Could Gig Workers Solve Hospitality Staffing Shortage?

By John Ryan, CEO and Co-founder of Gigable

During COVID-19 lockdowns, food delivery became a vital source of income for restaurant owners, and for some, it is still a sizable part of their business model even after they have reopened. However, many restaurants that made it through the pandemic are now dealing with a new crisis that is making them reevaluate how they run their operations and manage their staff.

In the UK, inflation is severely hurting the hospitality industry. According to a recent survey by the accountancy firm UHY Hacker Young, over 64% of the top 100 restaurants in the UK are currently losing money due to a lack of workers and the rising cost of living, which has caused customers to reduce their spending.

Additionally, according to the most recent Office for National Statistics data, the hotel industry is currently experiencing a record-breaking 174,000 employment vacancies. These numbers point to a threat to the sector as more young workers seek out higher-paying careers to maintain their standard of living during times of rising inflation. What steps may be taken to attract and keep personnel amid this crisis, then?

Restaurant owners that are worried about staffing shortages are looking for a dependable team to serve their customers. Delivery drivers are frequently connected with the gig economy. But what if shifts filled by flexible workers are the way that café and restaurant staff work in the future?

The goal of many new and developing employment platforms is to assist employers in more effectively utilising this part-time workforce by concentrating on those who have the necessary education and experience. In order to address this issue, restaurant-specific platforms have also begun to emerge.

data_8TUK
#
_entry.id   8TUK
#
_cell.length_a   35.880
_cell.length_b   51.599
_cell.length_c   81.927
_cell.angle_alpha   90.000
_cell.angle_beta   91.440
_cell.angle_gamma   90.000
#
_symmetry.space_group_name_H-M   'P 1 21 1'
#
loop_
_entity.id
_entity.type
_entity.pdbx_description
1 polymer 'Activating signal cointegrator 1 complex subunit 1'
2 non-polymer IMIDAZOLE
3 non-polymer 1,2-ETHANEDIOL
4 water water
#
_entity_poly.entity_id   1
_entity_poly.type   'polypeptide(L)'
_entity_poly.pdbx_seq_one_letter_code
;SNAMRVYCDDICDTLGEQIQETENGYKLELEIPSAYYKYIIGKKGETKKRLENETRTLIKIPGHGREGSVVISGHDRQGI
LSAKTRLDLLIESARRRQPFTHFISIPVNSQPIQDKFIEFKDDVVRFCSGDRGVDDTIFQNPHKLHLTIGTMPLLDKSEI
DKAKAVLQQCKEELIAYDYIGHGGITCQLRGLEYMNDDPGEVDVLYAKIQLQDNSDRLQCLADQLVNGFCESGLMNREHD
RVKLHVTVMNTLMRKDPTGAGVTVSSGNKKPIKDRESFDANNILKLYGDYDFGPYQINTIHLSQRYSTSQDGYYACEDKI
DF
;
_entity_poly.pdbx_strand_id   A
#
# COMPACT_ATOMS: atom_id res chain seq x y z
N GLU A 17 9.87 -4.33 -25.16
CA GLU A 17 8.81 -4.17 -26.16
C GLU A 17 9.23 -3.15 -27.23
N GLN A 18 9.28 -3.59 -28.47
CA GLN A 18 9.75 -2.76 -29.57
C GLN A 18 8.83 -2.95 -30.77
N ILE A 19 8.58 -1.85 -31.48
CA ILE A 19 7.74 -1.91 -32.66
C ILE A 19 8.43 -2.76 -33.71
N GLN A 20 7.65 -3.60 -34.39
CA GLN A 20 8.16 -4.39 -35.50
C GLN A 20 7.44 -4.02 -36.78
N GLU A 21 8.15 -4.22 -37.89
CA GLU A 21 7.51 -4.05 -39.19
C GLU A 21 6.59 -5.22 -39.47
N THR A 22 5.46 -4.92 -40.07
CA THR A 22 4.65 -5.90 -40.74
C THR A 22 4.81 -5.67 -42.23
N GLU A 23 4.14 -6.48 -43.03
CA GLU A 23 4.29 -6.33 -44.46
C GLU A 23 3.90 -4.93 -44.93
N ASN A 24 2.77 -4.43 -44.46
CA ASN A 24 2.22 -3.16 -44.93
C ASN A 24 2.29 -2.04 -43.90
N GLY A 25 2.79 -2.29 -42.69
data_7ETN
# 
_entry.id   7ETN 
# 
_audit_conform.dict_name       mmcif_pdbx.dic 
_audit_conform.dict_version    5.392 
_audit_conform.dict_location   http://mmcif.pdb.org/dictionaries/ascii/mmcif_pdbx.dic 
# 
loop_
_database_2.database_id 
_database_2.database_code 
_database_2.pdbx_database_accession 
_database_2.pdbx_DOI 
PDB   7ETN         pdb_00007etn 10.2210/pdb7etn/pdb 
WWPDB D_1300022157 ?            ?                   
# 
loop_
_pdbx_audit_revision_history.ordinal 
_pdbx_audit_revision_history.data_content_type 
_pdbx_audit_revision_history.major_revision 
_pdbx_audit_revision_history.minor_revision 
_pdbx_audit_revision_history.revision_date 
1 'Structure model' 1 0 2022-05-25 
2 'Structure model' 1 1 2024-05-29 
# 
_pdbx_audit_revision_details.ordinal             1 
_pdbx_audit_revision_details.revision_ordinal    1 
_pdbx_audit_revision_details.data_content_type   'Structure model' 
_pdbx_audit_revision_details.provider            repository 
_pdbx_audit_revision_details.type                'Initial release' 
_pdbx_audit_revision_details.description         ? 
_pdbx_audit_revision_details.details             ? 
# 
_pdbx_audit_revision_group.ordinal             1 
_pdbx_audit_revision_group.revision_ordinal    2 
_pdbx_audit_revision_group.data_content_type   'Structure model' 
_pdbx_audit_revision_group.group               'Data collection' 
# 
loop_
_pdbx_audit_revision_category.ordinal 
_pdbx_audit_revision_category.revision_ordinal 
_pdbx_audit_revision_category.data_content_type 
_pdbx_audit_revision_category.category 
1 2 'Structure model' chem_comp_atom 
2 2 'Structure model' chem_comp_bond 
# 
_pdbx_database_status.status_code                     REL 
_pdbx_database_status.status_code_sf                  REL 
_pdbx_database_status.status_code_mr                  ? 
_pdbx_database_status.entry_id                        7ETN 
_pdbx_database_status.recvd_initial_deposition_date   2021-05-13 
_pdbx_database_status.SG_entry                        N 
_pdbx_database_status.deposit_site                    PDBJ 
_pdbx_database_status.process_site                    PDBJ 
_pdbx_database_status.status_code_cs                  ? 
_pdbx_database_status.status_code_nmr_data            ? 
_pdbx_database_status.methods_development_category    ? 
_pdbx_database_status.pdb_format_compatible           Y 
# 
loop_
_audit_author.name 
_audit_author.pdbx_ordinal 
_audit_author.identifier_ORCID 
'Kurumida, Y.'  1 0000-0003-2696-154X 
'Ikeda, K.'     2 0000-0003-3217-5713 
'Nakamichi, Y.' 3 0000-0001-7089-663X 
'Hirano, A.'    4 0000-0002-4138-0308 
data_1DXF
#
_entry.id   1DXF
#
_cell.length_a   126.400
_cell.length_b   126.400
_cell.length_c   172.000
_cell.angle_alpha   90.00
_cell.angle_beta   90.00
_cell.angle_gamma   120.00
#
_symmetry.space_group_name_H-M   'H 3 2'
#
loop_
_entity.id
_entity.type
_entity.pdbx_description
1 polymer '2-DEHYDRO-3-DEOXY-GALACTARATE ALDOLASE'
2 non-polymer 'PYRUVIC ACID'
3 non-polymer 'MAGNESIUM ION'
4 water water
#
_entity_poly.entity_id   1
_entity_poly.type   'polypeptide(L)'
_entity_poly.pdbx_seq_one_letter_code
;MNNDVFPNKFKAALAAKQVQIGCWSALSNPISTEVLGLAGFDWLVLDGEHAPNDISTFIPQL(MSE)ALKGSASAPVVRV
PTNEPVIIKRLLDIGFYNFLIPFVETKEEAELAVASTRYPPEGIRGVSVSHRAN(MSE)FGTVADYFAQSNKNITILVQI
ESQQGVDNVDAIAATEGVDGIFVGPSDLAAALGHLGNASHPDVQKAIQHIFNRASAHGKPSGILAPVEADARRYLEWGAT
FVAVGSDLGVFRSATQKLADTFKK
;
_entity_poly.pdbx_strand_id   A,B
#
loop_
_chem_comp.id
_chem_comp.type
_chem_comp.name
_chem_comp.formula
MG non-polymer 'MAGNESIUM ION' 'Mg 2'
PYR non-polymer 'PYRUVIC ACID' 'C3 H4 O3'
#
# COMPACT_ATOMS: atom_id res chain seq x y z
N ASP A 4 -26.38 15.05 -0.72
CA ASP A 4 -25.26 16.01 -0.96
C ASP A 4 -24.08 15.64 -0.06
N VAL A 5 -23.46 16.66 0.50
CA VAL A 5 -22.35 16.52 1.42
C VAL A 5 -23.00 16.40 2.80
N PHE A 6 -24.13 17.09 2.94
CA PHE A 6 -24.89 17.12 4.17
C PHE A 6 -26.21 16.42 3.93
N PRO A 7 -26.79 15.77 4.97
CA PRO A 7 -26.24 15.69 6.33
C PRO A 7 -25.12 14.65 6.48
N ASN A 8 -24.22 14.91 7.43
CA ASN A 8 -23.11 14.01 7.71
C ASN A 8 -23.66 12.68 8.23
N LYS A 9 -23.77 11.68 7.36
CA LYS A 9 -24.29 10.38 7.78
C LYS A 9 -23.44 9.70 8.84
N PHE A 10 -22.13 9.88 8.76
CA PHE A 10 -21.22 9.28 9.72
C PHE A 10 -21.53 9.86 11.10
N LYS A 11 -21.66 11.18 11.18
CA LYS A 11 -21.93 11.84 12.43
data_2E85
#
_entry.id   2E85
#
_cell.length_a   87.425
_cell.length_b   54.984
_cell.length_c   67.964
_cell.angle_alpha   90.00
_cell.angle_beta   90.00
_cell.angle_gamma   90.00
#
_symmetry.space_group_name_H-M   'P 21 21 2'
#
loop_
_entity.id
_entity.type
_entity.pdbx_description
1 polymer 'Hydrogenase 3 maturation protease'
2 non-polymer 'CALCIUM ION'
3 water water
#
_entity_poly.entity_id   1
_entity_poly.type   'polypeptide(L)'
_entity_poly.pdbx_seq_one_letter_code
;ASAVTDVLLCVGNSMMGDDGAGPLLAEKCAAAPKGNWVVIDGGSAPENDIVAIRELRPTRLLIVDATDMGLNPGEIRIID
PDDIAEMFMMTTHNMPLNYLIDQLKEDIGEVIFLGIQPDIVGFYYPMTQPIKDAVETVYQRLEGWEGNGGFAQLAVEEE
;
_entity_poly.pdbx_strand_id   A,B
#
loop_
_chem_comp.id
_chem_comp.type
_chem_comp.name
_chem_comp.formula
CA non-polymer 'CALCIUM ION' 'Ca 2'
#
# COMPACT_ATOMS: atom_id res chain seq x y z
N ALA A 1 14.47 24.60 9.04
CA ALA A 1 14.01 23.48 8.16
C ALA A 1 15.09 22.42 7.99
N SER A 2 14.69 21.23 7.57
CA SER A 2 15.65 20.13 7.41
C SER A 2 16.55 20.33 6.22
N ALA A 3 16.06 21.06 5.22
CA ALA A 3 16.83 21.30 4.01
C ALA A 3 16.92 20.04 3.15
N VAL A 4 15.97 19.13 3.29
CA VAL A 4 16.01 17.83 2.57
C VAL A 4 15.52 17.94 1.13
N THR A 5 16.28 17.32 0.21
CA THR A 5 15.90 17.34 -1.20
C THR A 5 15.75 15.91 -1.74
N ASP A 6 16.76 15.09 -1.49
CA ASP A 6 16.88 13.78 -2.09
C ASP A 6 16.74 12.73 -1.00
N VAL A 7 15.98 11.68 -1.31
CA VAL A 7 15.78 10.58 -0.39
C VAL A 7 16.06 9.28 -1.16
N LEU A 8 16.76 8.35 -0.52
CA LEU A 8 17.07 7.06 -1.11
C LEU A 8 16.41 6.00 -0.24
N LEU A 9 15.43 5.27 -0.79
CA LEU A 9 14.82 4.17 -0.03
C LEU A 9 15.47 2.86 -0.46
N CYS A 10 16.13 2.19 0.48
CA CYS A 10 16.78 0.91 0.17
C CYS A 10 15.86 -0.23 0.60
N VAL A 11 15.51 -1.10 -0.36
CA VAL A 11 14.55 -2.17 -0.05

When businesses outsource from gig economy platforms, they can employ people who desire more flexibility in their work schedules and greater autonomy over their professional lives. These individuals are more likely to contribute to the growth, performance, and profitability of the company.

Companies can respond to market needs and demands as they arise by hiring freelance gig workers. They are used to frequently working for differing periods of time, with diverse personalities, and in various settings. Employing such workers also gives businesses the opportunity to assess whether they actually need a full-time employee instead. Freelancers are by nature self-motivated and organised people. In turn, this will help the restaurant maintain a stronger organisational structure throughout busy seasons of the year while maximising profit during slower periods.

In sectors like hospitality where there is a strong demand for workers but a shortage of available candidates, the gig economy offers a broad range of vertical applications. Many business owners avoided hiring gig workers in the past due to worries about poor pay, unfavourable working conditions, a lack of health benefits, or job protections. In addition, there was no simple way to connect with this group of workers. That has shifted, and as the gig economy expands at an accelerating pace up to 7 million gig workers now anticipated to be employed in the UK—more companies must now capitalise on its power to effectively address the workforce shortage.

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